10. Since the tobacco manufacturers voluntarily agreed to these targets as part of the Proposed Resolution, I use them as a basis for designing a forward-looking remedy. In particular, I compute the further reduction—based on 2003 smoking levels—that would be necessary to meet the agreed upon targets found in the Proposed Resolution.

11. During the period from 1986 to 1996, the proportion of youth who on average smoked at least one cigarette per day, as measured by MTF, was 15.20%.2 In 2003, this figure was 10.69%.3 This means that by 2003 there had already been a reduction of approximately 30% relative to the 1986-1996 baseline. But it also means that additional reductions are still needed to meet the targets laid out in the Proposed Resolution. In particular, to reduce youth smoking to 60% below its 1986-1996 baseline, an additional reduction of 43% from 2003 levels is required. This forms the basis for the targets.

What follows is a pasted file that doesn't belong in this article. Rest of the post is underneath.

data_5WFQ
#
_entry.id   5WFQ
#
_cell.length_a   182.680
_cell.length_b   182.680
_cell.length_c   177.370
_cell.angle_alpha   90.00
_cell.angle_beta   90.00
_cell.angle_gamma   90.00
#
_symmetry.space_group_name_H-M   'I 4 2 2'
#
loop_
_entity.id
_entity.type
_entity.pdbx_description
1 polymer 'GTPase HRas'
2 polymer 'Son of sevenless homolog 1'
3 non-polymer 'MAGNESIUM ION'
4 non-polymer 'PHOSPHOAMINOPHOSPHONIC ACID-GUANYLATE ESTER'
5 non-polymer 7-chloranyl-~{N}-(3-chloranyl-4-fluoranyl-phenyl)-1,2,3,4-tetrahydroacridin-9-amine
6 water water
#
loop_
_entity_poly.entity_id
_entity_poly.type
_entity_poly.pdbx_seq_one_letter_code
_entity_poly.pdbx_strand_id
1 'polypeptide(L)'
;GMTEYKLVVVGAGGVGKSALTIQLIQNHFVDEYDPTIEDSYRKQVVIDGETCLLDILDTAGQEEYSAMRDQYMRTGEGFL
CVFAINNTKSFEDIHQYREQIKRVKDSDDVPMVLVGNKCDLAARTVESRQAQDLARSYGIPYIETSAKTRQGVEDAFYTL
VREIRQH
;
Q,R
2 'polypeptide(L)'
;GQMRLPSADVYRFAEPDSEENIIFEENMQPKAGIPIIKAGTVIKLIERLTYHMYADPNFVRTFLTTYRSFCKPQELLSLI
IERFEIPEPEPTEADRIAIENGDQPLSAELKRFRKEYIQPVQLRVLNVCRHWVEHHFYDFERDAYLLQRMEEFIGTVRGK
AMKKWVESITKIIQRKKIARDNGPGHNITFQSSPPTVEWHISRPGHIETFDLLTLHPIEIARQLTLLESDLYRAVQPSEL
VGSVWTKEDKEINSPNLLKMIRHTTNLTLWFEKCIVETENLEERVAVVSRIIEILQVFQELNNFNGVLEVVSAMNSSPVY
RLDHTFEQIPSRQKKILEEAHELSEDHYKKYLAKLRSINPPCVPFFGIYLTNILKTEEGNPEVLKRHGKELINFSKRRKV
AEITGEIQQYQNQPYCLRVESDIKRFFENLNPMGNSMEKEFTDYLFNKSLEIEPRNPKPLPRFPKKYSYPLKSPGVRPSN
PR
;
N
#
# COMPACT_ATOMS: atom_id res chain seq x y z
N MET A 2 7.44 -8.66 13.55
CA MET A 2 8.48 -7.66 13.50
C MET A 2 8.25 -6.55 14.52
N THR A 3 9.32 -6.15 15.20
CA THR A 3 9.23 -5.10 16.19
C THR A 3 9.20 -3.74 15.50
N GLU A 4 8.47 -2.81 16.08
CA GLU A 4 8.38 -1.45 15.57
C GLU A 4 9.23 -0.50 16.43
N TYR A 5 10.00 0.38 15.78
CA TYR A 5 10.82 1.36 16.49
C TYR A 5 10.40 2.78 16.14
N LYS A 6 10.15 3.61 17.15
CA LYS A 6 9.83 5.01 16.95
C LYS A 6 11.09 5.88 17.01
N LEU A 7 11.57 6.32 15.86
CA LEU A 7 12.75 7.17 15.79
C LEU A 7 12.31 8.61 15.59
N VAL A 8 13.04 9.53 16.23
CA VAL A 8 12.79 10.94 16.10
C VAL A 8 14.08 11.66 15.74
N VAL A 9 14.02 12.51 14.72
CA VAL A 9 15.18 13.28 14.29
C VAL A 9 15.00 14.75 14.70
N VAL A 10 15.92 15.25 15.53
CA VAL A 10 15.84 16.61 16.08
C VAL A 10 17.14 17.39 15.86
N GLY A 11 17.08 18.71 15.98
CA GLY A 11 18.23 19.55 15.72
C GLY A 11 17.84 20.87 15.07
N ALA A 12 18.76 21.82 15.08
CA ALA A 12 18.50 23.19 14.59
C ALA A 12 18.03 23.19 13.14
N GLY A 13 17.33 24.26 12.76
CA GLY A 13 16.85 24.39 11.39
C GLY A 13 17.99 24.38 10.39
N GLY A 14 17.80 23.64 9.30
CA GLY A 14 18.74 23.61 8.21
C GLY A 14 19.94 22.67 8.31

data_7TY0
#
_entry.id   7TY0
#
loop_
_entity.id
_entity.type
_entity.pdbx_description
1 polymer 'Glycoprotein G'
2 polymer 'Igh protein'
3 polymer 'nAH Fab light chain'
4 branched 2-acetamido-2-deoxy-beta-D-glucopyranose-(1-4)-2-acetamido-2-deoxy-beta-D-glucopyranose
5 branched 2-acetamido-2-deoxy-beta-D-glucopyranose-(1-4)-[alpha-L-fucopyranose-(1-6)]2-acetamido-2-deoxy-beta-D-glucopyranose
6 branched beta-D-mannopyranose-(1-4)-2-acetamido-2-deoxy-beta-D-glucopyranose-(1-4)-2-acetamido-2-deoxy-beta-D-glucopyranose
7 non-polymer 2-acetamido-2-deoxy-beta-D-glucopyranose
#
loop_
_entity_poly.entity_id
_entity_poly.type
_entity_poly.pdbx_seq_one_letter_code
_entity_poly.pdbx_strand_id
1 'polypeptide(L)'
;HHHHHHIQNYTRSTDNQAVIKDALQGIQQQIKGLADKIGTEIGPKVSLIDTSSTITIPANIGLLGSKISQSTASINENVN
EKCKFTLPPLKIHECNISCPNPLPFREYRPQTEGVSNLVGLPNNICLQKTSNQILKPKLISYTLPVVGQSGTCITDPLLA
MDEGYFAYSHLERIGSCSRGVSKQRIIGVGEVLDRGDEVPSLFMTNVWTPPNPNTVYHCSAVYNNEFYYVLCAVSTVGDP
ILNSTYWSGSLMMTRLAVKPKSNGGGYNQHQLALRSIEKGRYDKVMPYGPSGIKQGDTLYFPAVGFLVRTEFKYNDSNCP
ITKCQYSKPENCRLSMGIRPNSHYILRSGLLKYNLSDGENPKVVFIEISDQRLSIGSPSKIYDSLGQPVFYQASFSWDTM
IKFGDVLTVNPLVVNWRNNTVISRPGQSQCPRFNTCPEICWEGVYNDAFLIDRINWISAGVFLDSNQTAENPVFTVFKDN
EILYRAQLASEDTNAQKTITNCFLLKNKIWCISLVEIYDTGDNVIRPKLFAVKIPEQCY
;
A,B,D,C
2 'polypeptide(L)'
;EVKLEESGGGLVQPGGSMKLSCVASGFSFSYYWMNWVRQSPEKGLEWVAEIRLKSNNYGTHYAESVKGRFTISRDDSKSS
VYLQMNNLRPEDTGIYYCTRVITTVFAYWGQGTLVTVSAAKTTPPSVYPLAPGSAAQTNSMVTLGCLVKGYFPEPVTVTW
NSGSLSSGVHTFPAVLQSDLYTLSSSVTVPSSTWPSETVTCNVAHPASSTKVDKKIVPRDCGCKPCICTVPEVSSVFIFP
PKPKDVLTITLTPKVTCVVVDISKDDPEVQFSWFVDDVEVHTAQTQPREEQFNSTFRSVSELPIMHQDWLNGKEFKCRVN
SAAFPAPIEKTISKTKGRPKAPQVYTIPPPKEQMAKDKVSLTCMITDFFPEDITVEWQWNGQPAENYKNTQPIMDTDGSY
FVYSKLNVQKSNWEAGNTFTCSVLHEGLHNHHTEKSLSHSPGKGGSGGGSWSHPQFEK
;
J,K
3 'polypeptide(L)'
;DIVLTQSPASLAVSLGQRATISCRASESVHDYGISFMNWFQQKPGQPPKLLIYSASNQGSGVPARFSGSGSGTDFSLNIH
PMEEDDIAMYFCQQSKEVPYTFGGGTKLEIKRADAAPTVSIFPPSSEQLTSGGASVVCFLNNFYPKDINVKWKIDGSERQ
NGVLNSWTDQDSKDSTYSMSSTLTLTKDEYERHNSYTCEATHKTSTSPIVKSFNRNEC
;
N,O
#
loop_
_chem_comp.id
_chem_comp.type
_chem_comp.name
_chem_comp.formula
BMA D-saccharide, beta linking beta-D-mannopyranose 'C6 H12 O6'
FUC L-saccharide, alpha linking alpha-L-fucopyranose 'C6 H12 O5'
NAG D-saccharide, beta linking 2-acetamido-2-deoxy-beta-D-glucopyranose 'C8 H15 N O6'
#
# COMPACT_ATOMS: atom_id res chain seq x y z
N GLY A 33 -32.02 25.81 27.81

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2 Based on the requirements specified in the Proposed Resolution, the base percentage of youth who, on average,
smoked at least one cigarette per day is the average of the percentage for the following three age groups, weighted
by relative population size of such groups in 1995 as determined by the U.S. Census Bureau: (a) average percentage
of 12th graders (ages 16 and 17) smoking, on average, at least one cigarette per day from 1986 to 1996 MTF; (b)
average percentage of 10th graders (ages 14 and 15) smoking, on average, at least one cigarette per day from 1991 to
1996 MTF; and (c) average percentage of 8th graders (age 13) smoking, on average, at least one cigarette per day